The International Bottled Water Association (IBWA) filed comments with the Food and Drug Administration (FDA) on the "FDA Draft Feasibility Study Report: Feasibility of Appropriate Methods of Informing Consumers of the Contents of Bottled Water." The draft study report was published in the Federal Register on February 22, 2000.

IBWA stated, "IBWA believes that consumers should be able to obtain information about the safety and quality of bottled water in a timely fashion. Indeed, consumers can now readily obtain that information upon a simple request. FDA labeling requirements mandate that the name and place of business of the manufacturer, packer or distributor appear on the label. Further, IBWA members must comply with the association's Model Code, which calls for providing a telephone number on the label. This allows consumers easy access to information if they wish to have it. We believe additional regulations for an industry that voluntarily shares comprehensive information about its products with all consumers are simply not necessary."

The basis for the feasibility study on bottled water lies in the Safe Drinking Water Act (SDWA) Amendments of 1996, which required EPA to issue regulations mandating each municipal water system to provide an annual Consumer Confidence Report (CCR) to their customers on water quality, including contaminant levels found in that water. The SDWA Amendments also required FDA, in conjunction with EPA, to prepare a study on the feasibility of methods, if any, of informing consumers of the contents of bottled water.

IBWA asserted that, while the distribution of a Consumer Confidence Report under SDWA may be appropriate for municipal water systems, a CCR is not necessary for bottled water. This type of information is easily available, nor is it legally required, under the extensive regulatory system for packaged foods under the Federal Food, Drug and Cosmetic Act. (21 U.S.C. S 321 et seq.)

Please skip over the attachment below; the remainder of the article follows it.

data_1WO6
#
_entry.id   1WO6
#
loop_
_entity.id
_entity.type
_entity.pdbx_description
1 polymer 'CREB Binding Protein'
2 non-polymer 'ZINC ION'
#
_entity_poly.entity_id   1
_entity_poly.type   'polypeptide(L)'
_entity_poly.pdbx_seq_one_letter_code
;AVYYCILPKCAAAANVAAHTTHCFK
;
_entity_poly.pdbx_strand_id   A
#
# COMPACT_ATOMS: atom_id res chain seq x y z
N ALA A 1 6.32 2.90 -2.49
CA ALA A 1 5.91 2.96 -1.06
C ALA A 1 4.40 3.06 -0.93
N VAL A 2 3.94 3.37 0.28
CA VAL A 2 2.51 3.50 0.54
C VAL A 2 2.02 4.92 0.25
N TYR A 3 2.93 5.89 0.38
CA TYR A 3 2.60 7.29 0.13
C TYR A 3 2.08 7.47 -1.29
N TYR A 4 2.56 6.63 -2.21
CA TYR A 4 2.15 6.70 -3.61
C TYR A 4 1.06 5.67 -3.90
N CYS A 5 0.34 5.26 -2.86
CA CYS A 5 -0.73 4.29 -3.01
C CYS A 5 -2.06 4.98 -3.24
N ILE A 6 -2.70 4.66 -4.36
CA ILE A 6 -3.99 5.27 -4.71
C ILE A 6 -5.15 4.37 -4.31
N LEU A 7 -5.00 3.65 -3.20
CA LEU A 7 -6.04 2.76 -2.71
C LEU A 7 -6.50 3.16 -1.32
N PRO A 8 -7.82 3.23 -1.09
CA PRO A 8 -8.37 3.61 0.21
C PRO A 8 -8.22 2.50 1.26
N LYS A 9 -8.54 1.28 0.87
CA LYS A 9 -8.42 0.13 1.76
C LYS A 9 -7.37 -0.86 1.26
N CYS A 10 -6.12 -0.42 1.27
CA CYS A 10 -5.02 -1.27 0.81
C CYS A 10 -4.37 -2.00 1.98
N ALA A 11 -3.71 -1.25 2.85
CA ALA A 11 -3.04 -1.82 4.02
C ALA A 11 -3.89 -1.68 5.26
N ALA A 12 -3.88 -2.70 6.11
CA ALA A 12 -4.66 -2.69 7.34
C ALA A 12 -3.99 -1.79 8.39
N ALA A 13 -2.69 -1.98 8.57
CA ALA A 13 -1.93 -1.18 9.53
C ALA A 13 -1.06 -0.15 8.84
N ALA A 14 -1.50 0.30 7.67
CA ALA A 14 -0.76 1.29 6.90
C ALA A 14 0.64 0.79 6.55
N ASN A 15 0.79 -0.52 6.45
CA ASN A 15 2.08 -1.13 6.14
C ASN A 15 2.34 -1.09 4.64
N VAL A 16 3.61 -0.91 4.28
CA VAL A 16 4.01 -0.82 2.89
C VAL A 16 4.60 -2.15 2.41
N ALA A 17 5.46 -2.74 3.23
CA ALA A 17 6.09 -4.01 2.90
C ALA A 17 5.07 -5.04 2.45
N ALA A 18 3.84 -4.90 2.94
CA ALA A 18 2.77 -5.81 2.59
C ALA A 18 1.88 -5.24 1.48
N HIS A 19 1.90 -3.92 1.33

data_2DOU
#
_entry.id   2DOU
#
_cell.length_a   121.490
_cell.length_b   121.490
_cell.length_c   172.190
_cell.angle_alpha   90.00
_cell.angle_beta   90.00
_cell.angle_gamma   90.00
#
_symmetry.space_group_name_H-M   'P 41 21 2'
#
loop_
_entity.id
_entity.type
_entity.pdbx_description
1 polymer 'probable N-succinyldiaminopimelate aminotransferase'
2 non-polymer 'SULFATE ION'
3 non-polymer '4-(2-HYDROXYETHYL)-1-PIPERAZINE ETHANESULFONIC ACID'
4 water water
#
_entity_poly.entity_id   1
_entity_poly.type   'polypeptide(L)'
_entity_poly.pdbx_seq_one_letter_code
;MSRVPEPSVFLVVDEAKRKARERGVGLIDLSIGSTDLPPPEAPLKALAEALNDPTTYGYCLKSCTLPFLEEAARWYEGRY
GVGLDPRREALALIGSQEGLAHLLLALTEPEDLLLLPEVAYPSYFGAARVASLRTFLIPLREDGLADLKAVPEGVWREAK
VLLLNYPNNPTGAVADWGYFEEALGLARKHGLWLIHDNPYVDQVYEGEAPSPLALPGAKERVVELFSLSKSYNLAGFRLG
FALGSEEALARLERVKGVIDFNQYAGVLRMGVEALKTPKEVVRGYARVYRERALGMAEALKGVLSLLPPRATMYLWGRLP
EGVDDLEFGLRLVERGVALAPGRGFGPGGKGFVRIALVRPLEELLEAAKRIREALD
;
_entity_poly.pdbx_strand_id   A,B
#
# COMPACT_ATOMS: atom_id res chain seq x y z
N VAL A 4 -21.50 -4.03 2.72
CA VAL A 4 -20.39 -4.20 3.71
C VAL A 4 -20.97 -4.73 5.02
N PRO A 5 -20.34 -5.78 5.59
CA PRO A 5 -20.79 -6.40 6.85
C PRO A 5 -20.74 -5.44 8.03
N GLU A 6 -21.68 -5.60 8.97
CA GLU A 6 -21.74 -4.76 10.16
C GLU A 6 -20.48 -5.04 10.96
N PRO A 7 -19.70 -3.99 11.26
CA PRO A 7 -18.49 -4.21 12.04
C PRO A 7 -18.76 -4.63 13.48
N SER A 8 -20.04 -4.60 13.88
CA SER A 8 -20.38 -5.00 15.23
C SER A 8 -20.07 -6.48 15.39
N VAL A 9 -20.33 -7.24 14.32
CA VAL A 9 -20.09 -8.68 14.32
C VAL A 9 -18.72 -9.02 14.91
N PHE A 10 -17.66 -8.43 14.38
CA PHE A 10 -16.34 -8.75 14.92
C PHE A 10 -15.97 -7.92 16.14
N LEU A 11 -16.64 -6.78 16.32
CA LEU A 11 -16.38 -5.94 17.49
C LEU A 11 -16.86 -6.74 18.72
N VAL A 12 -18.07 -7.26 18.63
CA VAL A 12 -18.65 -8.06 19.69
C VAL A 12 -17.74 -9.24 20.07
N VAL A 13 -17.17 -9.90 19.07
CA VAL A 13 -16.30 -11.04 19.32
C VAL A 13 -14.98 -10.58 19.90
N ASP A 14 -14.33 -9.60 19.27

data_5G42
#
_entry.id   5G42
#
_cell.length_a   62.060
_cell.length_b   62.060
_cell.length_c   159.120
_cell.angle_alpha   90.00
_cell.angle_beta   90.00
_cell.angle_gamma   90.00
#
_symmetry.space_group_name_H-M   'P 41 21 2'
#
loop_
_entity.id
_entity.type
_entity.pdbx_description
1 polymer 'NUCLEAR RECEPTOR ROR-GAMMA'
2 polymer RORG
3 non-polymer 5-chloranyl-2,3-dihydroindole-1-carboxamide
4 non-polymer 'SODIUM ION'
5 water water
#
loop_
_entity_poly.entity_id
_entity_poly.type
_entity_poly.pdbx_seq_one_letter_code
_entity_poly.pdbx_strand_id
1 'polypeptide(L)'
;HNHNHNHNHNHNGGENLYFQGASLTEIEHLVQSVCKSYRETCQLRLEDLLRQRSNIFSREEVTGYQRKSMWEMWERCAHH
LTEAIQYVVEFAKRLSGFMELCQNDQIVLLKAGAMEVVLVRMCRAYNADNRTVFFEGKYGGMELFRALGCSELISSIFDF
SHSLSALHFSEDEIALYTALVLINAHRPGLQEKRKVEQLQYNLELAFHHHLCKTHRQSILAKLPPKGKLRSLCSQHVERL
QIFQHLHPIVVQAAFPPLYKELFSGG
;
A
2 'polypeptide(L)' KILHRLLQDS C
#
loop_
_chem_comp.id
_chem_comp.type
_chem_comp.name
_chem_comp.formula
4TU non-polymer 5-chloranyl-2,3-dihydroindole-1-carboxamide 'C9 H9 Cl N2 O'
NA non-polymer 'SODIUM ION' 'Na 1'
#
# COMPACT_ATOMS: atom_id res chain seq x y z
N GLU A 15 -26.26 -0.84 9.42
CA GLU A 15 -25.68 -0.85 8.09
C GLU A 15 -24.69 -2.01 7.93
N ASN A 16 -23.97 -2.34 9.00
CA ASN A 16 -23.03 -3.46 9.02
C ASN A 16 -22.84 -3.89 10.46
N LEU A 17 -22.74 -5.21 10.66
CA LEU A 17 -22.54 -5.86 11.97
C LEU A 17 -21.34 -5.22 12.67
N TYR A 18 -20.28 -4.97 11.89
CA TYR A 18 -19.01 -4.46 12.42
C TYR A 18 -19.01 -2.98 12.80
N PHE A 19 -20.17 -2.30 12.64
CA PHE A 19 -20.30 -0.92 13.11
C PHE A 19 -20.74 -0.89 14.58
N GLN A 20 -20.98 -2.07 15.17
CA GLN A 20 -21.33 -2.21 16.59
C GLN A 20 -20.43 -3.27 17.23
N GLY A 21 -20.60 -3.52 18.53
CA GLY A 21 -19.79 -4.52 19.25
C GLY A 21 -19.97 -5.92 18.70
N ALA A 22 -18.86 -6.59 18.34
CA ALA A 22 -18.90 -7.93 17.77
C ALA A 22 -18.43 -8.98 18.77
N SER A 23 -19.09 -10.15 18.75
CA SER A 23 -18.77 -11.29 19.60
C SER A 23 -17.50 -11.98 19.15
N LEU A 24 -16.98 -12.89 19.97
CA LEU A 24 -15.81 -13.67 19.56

"There are vastly different regulatory programs for bottled water versus municipal water systems," IBWA stated. "Since (municipal water) is conveyed to consumers through a distribution system that does not allow for product recall or other product removal, information about the quality of municipal water is appropriate. A Consumer Confidence Report makes sense in such a distribution system. It does not make sense for packaged foods such as bottled water."

In discussing the Association's comments, Stephen R. Kay, IBWA Vice President of Communications said, "FDA already has in place strong and sensible Standards of Identity, Standards of Quality, and Good Manufacturing Practices. Bottled water is a packaged food product that is fully regulated -- like other packaged foods -- and held to the highest of standards by the FDA under the Federal Food, Drug and Cosmetic Act, state authorities and the industry itself, through the IBWA Model Code. There is no public health or public policy basis to single out bottled water from other food products for additional label reporting, especially considering the vast number of food products that utilize water in the ingredients."

Kay concluded, "Consumers have no choice in the municipal water systems that serve their homes and communities, regardless of the amount of solicited or unsolicited information they may receive. With bottled water, consumers have a choice and ready access to contact the manufacturer based on information already required on the label.

"It is critical for the public to understand that -- by law -- standards imposed by the FDA for bottled water are at least as stringent as those required by the EPA for tap water. This is a fact as written in Section 410 of the Federal Food, Drug and Cosmetic Act. It has also been confirmed in numerous EPA publications, which have stated, 'Bottled water is required to meet the same standards the EPA sets for tap water."'

IBWA's comments can be viewed online at www.bottledwater.org "Press Center" "Comments."

The International Bottled Water Association (IBWA) is the authoritative source of information about all types of bottled waters distributed in the United States. Founded in 1958, IBWA has grown to over 1,500 member companies that account for more than 85 percent of all bottled water sales in the U.S. IBWA's membership includes U.S. and international bottlers, distributors and suppliers. Consumers can contact IBWA at 1-800-WATER-11 or log onto IBWA's web site -- www.bottledwater.org -- for more information about bottled water and a list of members' brands.